JOPLIN, Mo. —
Travis Tritt on Friday canceled his appearance Sunday in Joplin at a 9/11 concert, citing public controversy over how the concert was being funded.
Patrick Tuttle, Joplin’s Convention and Visitors Bureau director, announced Thursday that Tritt would headline a concert Sunday at Landreth Park and sing the national anthem at a ceremony Sunday morning in honor of the National 9/11 Flag in connection with the terrorist attacks in 2001. Joplin is the last disaster-stricken city to receive the flag before it goes to a New York museum commemorating 9/11.
City Manager Mark Rohr had told the City Council on Tuesday that money had been provided by the Community Foundation of Southwest Missouri from a tornado relief fund to cover costs of the concert and that there would be opportunities for people to donate. Money collected from the concert would be returned to the fund to replace the money used for the concert expenses. He said the foundation was to provide up to $60,000.
Tuttle told the Globe on Thursday that expenses included pay for the performers, the travel of the performers, and sound and lighting services.
Rohr told the council that ending the national tour of the 9/11 flag in Joplin on the 10th anniversary of the attack “gives us an incredible opportunity” to call national attention to Joplin’s tornado disaster.
Louise Knauer, senior vice president for communications for the Community Foundation, on Friday said Rohr asked the foundation’s board to make the city a loan from the Joplin Recovery Fund to pay the costs of the concert.
“It was supposed to be a recoverable loan,” she said. “The city had an urgent timetable to raise the funds to secure this national artist” for the 9/11 concert.
“They were looking for upfront costs,” she said, “with the intent the money would be repaid in a week’s time.”
She said the fund has taken in more than $1.3 million in donations and a board had just completed the first round of expenditures, grants of about $300,000 to nonprofit organizations who had applied for money to provide services to tornado victims. She said the grant recipients and amounts are to be announced next week.
Rohr’s request was considered separately from the grant requests, Knauer said.
There is another fund, the Joplin Tornado First Response Fund, that was established by the city to take donations for projects or services the city wants to fund.
“The city has the authority to make distributions from its own fund,” she said, but did not take the concert money from it because administrators are still working on procedures for granting the money and auditing the fund.
Tuttle on Thursday said that corporate sponsorships were involved. “There are sponsors being sought to offset the costs, but it (the money from the Community Foundation) is there to work with if we need it,” Tuttle told the Globe.
After the story was published in Friday editions, public comments, many criticizing the use of the tornado fund as seed money for a concert, appeared on the city’s Facebook page and Tritt’s Facebook fan page.
Julia Skidmore and Mark Kinsley were identified to the council on Tuesday night as the Joplin residents promoting the concert. Skidmore said Friday she was trying to help the community raise money and had sought sponsorships herself to pay the costs, but she was reluctant to make a public statement.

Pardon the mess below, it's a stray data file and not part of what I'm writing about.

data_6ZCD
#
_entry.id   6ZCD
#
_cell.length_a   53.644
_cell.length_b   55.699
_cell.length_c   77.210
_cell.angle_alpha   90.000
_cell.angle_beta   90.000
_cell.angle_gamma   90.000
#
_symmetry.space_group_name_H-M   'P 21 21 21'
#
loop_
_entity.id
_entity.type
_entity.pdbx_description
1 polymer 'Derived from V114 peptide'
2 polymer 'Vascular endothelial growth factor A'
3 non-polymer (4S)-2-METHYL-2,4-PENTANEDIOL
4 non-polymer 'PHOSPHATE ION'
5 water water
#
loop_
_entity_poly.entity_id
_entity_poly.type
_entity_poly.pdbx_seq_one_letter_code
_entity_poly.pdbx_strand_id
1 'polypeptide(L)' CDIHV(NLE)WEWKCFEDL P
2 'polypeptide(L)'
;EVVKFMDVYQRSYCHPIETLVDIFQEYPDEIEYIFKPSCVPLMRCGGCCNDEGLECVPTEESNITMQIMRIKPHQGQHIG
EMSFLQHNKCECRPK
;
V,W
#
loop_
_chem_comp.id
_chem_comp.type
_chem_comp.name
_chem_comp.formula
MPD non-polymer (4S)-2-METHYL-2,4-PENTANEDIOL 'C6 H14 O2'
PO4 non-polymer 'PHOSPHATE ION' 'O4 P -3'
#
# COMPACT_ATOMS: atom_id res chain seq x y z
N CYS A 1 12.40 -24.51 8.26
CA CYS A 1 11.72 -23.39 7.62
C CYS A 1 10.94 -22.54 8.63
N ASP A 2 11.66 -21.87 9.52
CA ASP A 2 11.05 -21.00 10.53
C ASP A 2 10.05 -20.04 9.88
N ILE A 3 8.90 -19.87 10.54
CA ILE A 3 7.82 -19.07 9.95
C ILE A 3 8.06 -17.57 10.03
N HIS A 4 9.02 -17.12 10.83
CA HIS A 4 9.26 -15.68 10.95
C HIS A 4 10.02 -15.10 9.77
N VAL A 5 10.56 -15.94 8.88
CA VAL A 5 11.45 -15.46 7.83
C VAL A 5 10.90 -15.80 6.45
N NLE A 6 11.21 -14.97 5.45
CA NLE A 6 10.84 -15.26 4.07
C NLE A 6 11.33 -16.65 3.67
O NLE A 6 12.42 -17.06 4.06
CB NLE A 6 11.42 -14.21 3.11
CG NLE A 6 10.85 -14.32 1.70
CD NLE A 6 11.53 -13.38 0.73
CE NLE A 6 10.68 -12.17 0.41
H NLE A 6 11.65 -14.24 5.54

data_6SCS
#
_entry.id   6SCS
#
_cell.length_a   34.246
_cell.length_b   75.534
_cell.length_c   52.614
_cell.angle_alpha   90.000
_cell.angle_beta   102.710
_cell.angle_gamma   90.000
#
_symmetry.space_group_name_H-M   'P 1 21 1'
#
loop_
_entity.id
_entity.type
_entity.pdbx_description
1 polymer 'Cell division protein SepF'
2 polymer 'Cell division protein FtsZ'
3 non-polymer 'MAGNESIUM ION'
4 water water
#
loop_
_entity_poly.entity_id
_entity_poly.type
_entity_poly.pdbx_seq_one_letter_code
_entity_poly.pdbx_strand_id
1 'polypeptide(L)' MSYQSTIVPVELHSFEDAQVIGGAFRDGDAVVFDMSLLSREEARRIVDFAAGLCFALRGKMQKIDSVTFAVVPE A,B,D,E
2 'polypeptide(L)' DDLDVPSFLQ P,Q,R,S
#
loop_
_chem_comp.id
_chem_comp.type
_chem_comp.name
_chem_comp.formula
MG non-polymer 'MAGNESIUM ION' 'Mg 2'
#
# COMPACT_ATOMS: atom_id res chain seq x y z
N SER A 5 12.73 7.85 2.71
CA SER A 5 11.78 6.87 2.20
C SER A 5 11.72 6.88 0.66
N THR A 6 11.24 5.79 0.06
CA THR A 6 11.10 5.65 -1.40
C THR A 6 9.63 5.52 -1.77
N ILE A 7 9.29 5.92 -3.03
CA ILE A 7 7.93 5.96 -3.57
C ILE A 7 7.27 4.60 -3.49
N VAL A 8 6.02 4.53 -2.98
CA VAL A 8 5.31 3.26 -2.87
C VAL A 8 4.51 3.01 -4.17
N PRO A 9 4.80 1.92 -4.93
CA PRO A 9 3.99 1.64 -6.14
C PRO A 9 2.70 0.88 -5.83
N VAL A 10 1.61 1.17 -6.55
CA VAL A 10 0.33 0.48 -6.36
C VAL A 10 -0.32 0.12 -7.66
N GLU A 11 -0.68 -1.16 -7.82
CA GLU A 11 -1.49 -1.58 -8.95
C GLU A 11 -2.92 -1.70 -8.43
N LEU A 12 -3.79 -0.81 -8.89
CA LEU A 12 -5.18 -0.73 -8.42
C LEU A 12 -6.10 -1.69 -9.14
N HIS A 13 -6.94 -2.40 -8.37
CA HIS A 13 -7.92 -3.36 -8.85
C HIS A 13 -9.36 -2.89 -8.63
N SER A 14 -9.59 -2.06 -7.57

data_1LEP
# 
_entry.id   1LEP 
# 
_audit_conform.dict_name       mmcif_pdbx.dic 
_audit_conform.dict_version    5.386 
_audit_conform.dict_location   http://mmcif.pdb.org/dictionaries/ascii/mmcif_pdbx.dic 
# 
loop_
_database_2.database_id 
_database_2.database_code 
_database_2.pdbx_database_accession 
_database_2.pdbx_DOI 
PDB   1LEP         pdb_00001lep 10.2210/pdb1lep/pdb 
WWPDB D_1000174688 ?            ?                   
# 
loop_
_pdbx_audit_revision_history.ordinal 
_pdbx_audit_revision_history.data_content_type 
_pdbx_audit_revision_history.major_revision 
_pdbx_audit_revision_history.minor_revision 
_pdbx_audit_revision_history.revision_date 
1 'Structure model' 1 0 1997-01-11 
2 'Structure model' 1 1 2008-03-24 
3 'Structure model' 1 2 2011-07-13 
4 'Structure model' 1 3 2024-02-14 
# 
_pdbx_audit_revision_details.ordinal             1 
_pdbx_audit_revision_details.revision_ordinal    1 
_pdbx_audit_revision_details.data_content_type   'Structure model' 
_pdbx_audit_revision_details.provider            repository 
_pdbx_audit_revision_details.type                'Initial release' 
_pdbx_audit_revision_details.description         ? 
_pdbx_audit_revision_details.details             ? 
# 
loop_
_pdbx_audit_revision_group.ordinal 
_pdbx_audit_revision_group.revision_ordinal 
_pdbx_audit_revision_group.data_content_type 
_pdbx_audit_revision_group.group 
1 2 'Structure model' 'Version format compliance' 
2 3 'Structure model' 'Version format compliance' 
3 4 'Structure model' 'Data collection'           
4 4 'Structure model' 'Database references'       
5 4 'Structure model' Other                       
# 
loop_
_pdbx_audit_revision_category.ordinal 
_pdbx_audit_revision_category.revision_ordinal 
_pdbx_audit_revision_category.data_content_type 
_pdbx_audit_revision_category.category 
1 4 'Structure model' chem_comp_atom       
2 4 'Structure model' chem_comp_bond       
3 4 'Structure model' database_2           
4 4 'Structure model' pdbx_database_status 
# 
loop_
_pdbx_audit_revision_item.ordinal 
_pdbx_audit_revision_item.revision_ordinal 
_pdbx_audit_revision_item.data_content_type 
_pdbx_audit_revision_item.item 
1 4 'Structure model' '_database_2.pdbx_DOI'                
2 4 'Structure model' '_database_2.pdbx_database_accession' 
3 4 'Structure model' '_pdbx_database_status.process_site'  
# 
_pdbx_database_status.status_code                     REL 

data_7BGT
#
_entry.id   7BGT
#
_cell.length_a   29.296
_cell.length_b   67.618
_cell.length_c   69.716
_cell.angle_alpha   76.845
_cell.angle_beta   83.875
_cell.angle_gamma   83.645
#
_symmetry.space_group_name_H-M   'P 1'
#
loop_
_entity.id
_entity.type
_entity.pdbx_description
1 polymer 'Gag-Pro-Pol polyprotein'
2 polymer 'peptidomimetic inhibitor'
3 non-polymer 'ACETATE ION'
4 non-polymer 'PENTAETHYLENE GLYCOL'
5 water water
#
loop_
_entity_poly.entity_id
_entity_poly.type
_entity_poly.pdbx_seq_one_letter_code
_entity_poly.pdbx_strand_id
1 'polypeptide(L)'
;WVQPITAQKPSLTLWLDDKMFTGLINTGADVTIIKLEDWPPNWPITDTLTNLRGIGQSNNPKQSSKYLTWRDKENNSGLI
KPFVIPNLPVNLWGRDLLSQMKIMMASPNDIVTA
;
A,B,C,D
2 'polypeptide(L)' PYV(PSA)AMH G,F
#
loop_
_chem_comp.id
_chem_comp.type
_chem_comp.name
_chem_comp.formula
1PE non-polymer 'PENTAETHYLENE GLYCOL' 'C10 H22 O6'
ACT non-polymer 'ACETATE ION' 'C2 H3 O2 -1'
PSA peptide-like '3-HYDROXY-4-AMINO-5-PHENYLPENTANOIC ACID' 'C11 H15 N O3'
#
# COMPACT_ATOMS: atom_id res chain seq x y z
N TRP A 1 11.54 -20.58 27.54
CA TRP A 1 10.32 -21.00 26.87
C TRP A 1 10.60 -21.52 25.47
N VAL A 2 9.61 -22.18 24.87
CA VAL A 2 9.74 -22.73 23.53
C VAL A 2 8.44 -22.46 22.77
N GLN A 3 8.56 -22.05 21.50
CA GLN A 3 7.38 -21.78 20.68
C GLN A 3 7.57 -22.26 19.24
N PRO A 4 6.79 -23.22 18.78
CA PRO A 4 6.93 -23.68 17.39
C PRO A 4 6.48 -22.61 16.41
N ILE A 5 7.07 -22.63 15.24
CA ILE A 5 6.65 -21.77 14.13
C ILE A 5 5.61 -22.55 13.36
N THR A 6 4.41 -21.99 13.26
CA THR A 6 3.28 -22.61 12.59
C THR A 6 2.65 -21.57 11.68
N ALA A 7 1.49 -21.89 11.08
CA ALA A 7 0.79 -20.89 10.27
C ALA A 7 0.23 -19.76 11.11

Kinsley had said Tuesday they wanted to honor the 9/11 flag, help bring Joplin back into the national spotlight, and boost morale by offering a concert with free admission.
Rohr on Thursday and Friday did not return telephone calls seeking comment. He also did not respond to an email sent by the Globe on Thursday asking him: “Why is the $60,000 allocation from the Community Foundation fund for the Sunday concert an appropriate use of that money?”
Knauer said Friday the foundation board that agreed to the loan “knew it was for the Sept. 11 event and there was this opportunity for a national concert. It (the request) wasn’t specific about who the artist was or the specific upfront costs.”
She said the loan was a legal dispersal and that the board “was within its rights to make a grant or loan to the city because it’s a nonprofit entity. It’s not a 501(c)3, but it’s got that same nonprofit status,” required by the fund’s benevolent purposes and tax laws.
Tritt, in a statement he issued on his Facebook fan page and in a news release, said he had concerns about the appropriateness of the arrangement as he understood it.
Mayor Mike Woolston said it was unfortunate that Tritt backed out. The mayor said Tritt was misinformed about how the funding developed.
The mayor said a proposal was submitted to the foundation on Tuesday to provide seed money.
Woolston said it was his understanding donors or sponsors could not be solicited until the performers could be announced, and the performers could not be booked until the production costs could be guaranteed.
He said that sponsorships for the costs had been secured on Friday and that donations were to be raised through text messaging.
Asked if the purpose was appropriate, the mayor said the loan “would not have been granted had the purpose not been within their guidelines.”
He said it was expected that sponsorships and donations would have generated more money for the tornado relief fund in addition to repayment of the loan.
“Every decision we make is from the perspective of what’s in the best interest of our citizens,” Woolston said.